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IP NewsFlash, March 6, 2019
The U.S. Supreme Court Provides Guidance on Two Important Copyright Law Issues

March 06, 2019
Client Alert

U.S. Supreme Court Limits Award of “Full Costs” to Six Categories

In Rimini Street, Inc. v. Oracle USA, Inc., No. 17-1625 (March 4, 2019), the U.S. Supreme Court determined that the term “full costs” in Section 505 of the Copyright Act, 17 U.S.C., means only the costs specified in the general cost statutes codified at 28 U.S.C. §§ 1821 and 1920 and not any expenses. The Copyright Act states that prevailing parties can recover their “full costs,” and the Ninth Circuit held that the term includes things like expert witness fees, jury consulting fees and e-discovery expenses. The result was an award to Oracle of over $12 million in litigation costs (on top of a $100 million judgment) in a copyright dispute with Rimini Street, a company that offers technical support services to customers of Oracle’s popular enterprise software. The U.S. Supreme Court unanimously overturned the award, ruling that such awards do not get special treatment under copyright law. Rather, full costs are limited to six narrower categories found in the general litigation cost statutes.

  • Practical ramifications: The decision will have a limited effect in most cases. Because the decision constrains cost awards, copyright owners might reconsider bringing suit or altering strategic decisions (e.g., they might be less likely to retain multiple experts or costly experts because they cannot recover expert fees) once suit is filed. In the extreme, some copyright owners might have to rely on litigation funding firms in order to bring a case. On the other hand, the decision brings predictability and clarity, which should help litigants better litigate and settle cases.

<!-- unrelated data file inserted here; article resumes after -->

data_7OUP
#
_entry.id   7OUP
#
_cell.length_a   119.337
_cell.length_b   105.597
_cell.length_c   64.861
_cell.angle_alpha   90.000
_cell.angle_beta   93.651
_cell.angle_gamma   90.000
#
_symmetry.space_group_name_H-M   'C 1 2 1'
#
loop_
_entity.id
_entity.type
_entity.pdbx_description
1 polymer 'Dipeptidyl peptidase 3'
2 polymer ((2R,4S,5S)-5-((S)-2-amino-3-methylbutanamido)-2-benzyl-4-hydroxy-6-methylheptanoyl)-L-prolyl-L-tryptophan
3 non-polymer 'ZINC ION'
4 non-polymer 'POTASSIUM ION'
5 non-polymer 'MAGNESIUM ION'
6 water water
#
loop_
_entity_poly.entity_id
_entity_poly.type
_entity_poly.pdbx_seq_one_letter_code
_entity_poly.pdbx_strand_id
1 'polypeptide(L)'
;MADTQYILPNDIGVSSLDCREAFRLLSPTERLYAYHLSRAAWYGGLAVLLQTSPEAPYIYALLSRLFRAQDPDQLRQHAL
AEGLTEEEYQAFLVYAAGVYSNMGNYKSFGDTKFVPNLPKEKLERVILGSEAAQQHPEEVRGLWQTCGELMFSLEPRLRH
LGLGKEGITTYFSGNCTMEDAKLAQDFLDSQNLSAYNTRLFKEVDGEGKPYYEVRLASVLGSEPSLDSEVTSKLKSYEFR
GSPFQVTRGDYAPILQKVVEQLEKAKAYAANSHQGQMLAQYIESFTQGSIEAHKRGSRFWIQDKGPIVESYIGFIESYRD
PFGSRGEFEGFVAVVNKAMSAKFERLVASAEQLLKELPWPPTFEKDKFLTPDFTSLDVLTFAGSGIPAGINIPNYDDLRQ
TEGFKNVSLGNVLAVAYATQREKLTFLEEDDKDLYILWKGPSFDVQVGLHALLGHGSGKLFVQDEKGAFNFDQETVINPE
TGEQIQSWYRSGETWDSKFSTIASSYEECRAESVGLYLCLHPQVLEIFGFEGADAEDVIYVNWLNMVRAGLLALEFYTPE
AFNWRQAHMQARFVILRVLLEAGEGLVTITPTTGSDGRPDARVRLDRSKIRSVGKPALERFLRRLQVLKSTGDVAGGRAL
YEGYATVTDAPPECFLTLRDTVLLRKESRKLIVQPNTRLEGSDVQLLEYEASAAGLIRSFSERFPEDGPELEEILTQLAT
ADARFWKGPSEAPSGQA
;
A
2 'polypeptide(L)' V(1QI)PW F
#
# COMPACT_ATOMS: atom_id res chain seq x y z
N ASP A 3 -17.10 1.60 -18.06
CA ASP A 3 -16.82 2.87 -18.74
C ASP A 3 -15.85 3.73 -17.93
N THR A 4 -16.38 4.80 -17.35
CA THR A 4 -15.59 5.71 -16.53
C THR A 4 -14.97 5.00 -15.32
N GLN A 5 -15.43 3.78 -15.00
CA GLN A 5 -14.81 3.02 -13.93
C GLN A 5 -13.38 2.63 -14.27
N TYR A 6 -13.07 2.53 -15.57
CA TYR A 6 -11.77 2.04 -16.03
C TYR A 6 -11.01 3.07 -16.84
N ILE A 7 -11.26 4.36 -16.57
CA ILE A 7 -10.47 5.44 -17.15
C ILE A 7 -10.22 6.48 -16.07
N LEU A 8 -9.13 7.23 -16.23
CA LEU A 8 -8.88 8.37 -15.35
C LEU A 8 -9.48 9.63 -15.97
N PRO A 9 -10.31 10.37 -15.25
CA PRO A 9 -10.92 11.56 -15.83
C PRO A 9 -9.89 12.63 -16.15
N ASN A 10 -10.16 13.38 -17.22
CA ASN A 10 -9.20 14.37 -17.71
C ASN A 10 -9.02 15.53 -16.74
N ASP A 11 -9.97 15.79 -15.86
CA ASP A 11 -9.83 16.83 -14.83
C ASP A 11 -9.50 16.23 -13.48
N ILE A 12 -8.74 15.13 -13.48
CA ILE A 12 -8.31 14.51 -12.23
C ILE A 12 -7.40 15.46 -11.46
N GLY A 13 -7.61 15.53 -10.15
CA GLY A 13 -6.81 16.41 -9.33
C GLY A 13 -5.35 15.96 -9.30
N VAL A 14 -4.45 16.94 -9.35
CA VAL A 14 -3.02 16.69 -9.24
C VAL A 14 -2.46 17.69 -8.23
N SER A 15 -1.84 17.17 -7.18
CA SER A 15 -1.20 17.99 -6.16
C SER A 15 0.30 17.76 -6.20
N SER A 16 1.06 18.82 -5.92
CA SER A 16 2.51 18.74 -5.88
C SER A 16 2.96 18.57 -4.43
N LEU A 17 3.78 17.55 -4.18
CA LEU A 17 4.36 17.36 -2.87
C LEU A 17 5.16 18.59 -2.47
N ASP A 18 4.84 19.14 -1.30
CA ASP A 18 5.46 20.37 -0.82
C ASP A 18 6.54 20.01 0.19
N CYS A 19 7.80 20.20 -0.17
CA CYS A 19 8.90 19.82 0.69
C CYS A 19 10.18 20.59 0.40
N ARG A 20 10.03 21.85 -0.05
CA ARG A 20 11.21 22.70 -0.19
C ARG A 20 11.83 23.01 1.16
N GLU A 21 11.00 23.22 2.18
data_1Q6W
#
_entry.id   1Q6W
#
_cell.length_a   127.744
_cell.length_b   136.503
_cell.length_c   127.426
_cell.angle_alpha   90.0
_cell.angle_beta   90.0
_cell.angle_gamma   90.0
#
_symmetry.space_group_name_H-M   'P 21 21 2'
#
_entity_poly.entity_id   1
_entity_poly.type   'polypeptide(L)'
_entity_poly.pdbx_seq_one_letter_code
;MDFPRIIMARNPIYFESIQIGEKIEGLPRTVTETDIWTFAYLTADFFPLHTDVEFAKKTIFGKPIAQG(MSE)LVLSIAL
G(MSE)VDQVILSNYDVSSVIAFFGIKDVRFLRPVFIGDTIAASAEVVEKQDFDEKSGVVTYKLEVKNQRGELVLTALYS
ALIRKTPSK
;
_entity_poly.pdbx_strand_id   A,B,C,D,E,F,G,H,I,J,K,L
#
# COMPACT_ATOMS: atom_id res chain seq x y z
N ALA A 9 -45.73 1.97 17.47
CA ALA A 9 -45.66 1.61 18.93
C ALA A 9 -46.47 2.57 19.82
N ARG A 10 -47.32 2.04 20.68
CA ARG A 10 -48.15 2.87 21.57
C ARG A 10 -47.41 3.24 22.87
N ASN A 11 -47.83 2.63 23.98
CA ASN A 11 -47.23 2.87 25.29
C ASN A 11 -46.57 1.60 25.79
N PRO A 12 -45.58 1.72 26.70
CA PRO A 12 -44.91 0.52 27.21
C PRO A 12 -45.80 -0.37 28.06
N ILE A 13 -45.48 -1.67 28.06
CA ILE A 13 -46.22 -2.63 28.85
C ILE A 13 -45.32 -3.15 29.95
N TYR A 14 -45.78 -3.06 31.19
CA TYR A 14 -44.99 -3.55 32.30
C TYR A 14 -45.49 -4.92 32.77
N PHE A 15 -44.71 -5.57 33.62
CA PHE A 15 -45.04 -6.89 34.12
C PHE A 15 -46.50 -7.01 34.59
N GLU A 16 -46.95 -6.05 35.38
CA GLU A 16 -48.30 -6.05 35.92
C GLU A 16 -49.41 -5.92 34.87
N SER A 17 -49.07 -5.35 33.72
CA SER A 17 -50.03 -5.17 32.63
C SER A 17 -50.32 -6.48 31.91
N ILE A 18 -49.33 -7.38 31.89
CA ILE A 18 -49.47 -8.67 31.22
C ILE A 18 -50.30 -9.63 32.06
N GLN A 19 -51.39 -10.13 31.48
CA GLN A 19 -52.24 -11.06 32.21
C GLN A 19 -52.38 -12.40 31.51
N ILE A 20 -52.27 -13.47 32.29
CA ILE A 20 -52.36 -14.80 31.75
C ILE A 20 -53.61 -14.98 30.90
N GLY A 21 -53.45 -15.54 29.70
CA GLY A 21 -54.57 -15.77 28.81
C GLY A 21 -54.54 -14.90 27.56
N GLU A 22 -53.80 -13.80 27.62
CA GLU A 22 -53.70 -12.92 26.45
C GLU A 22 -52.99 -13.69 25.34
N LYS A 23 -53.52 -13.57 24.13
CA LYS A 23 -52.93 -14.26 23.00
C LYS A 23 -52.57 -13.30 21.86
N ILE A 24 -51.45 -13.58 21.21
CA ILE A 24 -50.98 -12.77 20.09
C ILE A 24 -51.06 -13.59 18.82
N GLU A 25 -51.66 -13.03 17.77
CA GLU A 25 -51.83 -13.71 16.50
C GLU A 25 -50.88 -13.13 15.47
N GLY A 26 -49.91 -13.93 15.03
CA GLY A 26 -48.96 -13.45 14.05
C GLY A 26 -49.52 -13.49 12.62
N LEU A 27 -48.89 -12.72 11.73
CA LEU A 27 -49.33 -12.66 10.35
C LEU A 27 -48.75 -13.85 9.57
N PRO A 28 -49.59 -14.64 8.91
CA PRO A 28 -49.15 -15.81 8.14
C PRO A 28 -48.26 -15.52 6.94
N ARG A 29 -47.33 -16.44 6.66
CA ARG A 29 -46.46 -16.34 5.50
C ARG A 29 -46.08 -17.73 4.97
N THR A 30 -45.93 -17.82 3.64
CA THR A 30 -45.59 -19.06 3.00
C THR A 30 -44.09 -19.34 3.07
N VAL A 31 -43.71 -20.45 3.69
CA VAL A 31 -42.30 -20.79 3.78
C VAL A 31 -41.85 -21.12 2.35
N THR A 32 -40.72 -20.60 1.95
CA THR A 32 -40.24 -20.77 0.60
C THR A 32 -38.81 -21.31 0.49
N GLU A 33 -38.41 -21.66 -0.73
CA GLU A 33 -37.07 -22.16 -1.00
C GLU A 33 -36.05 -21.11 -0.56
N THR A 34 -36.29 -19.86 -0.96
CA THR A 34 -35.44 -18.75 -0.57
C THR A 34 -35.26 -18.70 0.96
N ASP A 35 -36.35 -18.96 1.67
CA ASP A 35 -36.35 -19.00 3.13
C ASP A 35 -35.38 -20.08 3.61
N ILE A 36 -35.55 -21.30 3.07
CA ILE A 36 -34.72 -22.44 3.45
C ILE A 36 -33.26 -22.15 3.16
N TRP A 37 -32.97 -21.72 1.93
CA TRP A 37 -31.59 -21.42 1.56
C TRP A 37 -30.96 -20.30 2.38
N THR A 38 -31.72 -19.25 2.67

A Copyright Infringement Suit Must Wait Until the Copyright is Successfully Registered

In Fourth Estate Public Benefit Corp. v., No. 17-571 (March 4, 2019), the U.S. Supreme Court ruled unanimously that a copyright holder must register a work with the U.S. Copyright Office before the holder can sue for infringement, and “registration” within the meaning of 17 U.S.C. § 411(a) occurs not when an application for registration is filed, but when the Copyright Office registers the copyright. Fourth Estate (a journalism collective) sued a website called, claiming the website had reposted articles without permission. The district court dismissed the case because Fourth Estate had filed its lawsuit before it had fully registered the copyrights for the articles. The Court affirmed the U.S. Court of Appeals for the Eleventh Circuit, resolving a long-standing circuit split, and rejected Fourth Estate’s argument that the act of applying for copyright registration meets the prerequisite for filing an infringement suit.

The Recording Industry Association of America warned that forcing copyright owners to wait for registration would leave authors in a “sort of legal limbo.” The American Bar Association cautioned the slower registration approach would have “an adverse impact on attorneys, their clients, and the judicial system.” The Author’s Guild predicted that the case could have “a monumental impact on an author’s ability to protect the fruits of her creative endeavors.” Delays in registration have grown recently: The average processing time for registration applications is currently seven months. Nevertheless, the Court rejected these policy arguments and applied a straightforward statutory interpretation of the Copyright Act, namely the word “registration.” Upon registration of the copyright, a copyright owner can recover for infringement that occurred both before and after registration – although the Copyright Act has a three-year statute of limitations in which to sue.

  • Practical ramifications: Copyright owners should register early to avoid the delay that will occur if they wait to start the registration process until they notice someone infringing their work. Also consider the use of expedited applications at the Copyright Office, which costs $800 and results in action within days.
Information contained in this publication should not be construed as legal advice or opinion or as a substitute for the advice of counsel. The articles by these authors may have first appeared in other publications. The content provided is for educational and informational purposes for the use of clients and others who may be interested in the subject matter. We recommend that readers seek specific advice from counsel about particular matters of interest.

Copyright © 2019 Stradley Ronon Stevens & Young, LLP. All rights reserved.

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